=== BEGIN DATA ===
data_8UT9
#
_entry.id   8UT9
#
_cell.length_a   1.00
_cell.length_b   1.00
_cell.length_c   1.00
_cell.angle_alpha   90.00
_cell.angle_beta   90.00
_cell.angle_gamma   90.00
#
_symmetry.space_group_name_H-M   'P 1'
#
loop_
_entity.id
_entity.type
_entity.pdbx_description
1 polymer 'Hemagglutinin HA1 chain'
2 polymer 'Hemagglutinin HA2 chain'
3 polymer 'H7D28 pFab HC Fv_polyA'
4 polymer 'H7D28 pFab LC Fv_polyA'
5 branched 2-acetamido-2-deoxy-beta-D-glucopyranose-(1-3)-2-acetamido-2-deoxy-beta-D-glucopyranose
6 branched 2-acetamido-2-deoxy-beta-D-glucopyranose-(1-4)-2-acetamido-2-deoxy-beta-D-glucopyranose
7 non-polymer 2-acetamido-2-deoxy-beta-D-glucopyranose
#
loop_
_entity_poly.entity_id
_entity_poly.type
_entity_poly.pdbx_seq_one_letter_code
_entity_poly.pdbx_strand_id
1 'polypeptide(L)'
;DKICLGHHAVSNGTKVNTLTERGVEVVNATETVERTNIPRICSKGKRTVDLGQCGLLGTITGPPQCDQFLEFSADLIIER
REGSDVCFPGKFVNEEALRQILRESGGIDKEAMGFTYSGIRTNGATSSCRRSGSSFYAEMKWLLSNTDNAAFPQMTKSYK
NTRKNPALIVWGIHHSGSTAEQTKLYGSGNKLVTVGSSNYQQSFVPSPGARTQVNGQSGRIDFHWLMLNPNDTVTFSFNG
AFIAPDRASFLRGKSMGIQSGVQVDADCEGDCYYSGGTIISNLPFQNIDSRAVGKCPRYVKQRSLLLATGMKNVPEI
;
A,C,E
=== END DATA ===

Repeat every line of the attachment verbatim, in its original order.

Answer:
data_8UT9
#
_entry.id   8UT9
#
_cell.length_a   1.00
_cell.length_b   1.00
_cell.length_c   1.00
_cell.angle_alpha   90.00
_cell.angle_beta   90.00
_cell.angle_gamma   90.00
#
_symmetry.space_group_name_H-M   'P 1'
#
loop_
_entity.id
_entity.type
_entity.pdbx_description
1 polymer 'Hemagglutinin HA1 chain'
2 polymer 'Hemagglutinin HA2 chain'
3 polymer 'H7D28 pFab HC Fv_polyA'
4 polymer 'H7D28 pFab LC Fv_polyA'
5 branched 2-acetamido-2-deoxy-beta-D-glucopyranose-(1-3)-2-acetamido-2-deoxy-beta-D-glucopyranose
6 branched 2-acetamido-2-deoxy-beta-D-glucopyranose-(1-4)-2-acetamido-2-deoxy-beta-D-glucopyranose
7 non-polymer 2-acetamido-2-deoxy-beta-D-glucopyranose
#
loop_
_entity_poly.entity_id
_entity_poly.type
_entity_poly.pdbx_seq_one_letter_code
_entity_poly.pdbx_strand_id
1 'polypeptide(L)'
;DKICLGHHAVSNGTKVNTLTERGVEVVNATETVERTNIPRICSKGKRTVDLGQCGLLGTITGPPQCDQFLEFSADLIIER
REGSDVCFPGKFVNEEALRQILRESGGIDKEAMGFTYSGIRTNGATSSCRRSGSSFYAEMKWLLSNTDNAAFPQMTKSYK
NTRKNPALIVWGIHHSGSTAEQTKLYGSGNKLVTVGSSNYQQSFVPSPGARTQVNGQSGRIDFHWLMLNPNDTVTFSFNG
AFIAPDRASFLRGKSMGIQSGVQVDADCEGDCYYSGGTIISNLPFQNIDSRAVGKCPRYVKQRSLLLATGMKNVPEI
;
A,C,E